Welcome to a title I just made up. The world is always a good place when you show your versatility! It’s quite obvious that Jim, Chris, and myself have a world of interests.
I would like to point out that I didn’t have a very good day today. However, it isn’t because something bad happened to me. But rather, someone’s senselessness caused my friend to have a bad day. Seriously, if you need money, get a frickin job – leave people’s property alone. Also, can the email at my school work consistently? I’m tired of telling my students “email me if you have questions” only to find that the night before they have a test I can’t access my email.
But I digress.
Tonight I am reviewing the TV I just bought. This follows the death of my previous TV. I had a Samsung tube HDTV that I bought in 2004. I mean, it looked fine and had two component inputs and allowed me to play my gamecube/wii, ps2, and TV all in the best possible resolution.
Then one morning I was watching Sportscenter and right in the middle of Stuart Scott’s next highlight, I looked up and saw nothing. I still heard his voice coming through the stereo speakers. I then smelled an electrical appliance burning, which means “unplug that tv”. The fried TV made it to the recycling center a few days later, and my living room was without a TV.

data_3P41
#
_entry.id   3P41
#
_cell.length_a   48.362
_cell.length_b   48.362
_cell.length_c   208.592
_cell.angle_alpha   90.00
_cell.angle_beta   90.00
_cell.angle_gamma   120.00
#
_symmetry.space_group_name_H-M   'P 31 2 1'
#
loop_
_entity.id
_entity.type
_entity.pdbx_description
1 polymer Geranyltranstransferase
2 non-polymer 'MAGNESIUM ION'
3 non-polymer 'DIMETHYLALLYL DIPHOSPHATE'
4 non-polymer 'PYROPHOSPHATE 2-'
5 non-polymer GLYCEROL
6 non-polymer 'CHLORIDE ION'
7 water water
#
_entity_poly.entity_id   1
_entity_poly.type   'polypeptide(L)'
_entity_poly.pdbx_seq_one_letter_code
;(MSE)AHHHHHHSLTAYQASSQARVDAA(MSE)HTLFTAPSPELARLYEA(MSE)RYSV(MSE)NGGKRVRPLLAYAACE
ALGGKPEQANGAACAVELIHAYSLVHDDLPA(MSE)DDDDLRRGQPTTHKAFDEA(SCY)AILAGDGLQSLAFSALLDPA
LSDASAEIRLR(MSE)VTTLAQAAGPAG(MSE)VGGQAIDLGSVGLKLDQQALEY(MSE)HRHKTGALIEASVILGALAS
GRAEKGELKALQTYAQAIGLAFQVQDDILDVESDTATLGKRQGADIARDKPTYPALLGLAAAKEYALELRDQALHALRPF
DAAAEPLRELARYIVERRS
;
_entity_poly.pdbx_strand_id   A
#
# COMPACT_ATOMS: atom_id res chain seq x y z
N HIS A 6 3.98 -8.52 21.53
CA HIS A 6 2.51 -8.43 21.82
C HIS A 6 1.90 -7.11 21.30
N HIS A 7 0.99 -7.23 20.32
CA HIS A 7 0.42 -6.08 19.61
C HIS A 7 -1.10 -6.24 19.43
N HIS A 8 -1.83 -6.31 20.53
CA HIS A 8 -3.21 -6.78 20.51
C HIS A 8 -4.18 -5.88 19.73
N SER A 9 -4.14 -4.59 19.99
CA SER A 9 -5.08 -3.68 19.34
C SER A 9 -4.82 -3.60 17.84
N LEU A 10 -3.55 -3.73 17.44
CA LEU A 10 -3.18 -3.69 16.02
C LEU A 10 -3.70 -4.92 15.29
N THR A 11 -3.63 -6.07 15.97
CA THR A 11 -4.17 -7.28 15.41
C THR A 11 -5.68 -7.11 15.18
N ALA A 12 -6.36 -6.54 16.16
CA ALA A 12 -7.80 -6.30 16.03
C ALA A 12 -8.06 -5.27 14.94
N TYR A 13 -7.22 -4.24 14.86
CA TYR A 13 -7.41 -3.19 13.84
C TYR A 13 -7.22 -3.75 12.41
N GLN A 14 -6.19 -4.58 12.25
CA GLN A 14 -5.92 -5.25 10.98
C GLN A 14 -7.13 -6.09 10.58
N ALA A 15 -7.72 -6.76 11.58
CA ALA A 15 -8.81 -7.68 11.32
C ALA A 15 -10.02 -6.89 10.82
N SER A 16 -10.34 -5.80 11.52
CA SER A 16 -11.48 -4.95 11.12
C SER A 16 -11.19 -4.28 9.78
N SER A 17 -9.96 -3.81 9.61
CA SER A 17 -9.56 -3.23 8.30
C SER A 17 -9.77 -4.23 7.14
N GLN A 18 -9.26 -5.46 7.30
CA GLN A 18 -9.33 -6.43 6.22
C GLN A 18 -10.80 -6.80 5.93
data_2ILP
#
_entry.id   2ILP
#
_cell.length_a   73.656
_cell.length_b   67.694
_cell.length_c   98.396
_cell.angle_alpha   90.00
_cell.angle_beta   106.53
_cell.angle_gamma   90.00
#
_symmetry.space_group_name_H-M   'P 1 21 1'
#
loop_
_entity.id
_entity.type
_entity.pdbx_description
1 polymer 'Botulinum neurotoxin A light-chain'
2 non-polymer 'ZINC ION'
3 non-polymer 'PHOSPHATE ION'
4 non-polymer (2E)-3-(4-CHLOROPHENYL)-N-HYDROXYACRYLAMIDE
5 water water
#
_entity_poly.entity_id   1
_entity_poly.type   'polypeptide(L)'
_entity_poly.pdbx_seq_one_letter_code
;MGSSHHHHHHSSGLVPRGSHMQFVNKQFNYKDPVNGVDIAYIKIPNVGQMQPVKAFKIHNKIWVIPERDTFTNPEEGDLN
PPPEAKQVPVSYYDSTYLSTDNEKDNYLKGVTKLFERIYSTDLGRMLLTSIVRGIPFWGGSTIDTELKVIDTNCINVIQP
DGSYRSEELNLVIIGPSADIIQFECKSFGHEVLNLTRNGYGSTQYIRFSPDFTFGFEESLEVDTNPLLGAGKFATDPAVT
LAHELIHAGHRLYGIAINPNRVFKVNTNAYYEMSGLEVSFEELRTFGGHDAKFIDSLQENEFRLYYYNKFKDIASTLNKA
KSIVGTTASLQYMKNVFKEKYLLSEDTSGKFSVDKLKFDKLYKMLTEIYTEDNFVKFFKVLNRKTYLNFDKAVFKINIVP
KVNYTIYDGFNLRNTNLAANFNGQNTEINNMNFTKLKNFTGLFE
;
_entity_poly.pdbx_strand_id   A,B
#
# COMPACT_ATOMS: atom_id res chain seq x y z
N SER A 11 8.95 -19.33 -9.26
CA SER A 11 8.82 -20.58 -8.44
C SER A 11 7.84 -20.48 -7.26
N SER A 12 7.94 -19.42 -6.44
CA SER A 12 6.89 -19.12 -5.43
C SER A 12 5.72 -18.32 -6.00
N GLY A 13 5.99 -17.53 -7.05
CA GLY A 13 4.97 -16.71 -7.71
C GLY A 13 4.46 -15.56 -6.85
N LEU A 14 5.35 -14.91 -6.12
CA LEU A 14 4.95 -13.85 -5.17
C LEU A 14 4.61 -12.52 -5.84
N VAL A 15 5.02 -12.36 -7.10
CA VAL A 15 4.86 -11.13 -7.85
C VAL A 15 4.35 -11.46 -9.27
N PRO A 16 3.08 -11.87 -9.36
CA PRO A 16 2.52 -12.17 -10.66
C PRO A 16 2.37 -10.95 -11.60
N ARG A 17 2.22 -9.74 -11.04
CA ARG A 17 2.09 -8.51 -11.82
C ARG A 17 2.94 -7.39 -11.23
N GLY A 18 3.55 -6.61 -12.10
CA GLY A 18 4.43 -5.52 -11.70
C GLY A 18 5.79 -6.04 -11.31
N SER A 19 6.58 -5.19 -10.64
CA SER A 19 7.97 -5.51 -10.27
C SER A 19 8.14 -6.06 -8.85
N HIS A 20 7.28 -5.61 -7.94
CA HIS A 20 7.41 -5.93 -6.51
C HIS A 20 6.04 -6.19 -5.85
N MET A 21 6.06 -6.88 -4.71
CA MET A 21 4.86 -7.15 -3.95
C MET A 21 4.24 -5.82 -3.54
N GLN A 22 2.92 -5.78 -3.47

The funniest thing is about two weeks before the old TV blew up (as I say it), I had said to my wife “I think it’s time we bought a new TV”.
Granted, the other TV’s in this house are at least 10 years old, and they work just fine. So it’s a bit sad that this one lasted a mere 5 years.
So of course, I ordered a new TV on amazon.com. I love ordering things from that site due to the credit card rewards that give me gift cards for money spent. So this TV was almost an entire $25 gift card. Plus, I also received free shipping.
Well anyway, I got the TV on a Saturday morning via Fedex and had it set up in an hour. I went shopping for a few cables (namely an HDMI cable) and fired it up.
The LG 32LH30 LCD TV is a 32 inch wide screen HDMI ready viewing machine. Soon as I fired it up I loved it. The screen is so so much brighter than a CRT TV. The fact that I can now actually see the HD channels I get in their native widescreen is tremendous.
The setup on the TV is tailored to HDMI. The back of the set includes 3 HDMI inputs (one on the side, two on the back), 1 component input, 2 composite inputs, optical in/out, and a standard cable input. I would rather it have came with a 2nd component input simply because there’s a lot of devices that do not have HDMI out that people still use. Yes many people still have only component outputs (and still others only composite/s-video), so the sole input makes hooking up all your devices simultaneously a bit trickier. Most people will have to buy a video switcher.
Just to give you an idea of what I have in my setup – I have a Wii, HDMI cable box, PS2, DVD player, Sony receiver, and a 200 CD changer (that’s on its last legs). Of course, the Wii and PS2 are component able, so I lucked out that I can hook them into my receiver, and use it as a video switcher, and hook a third set of cables into the TV.
The bad news is that, when I change video sources, I have to change them both on my TV and on my receiver. So again, if you can deal like me, then that isn’t a big deal.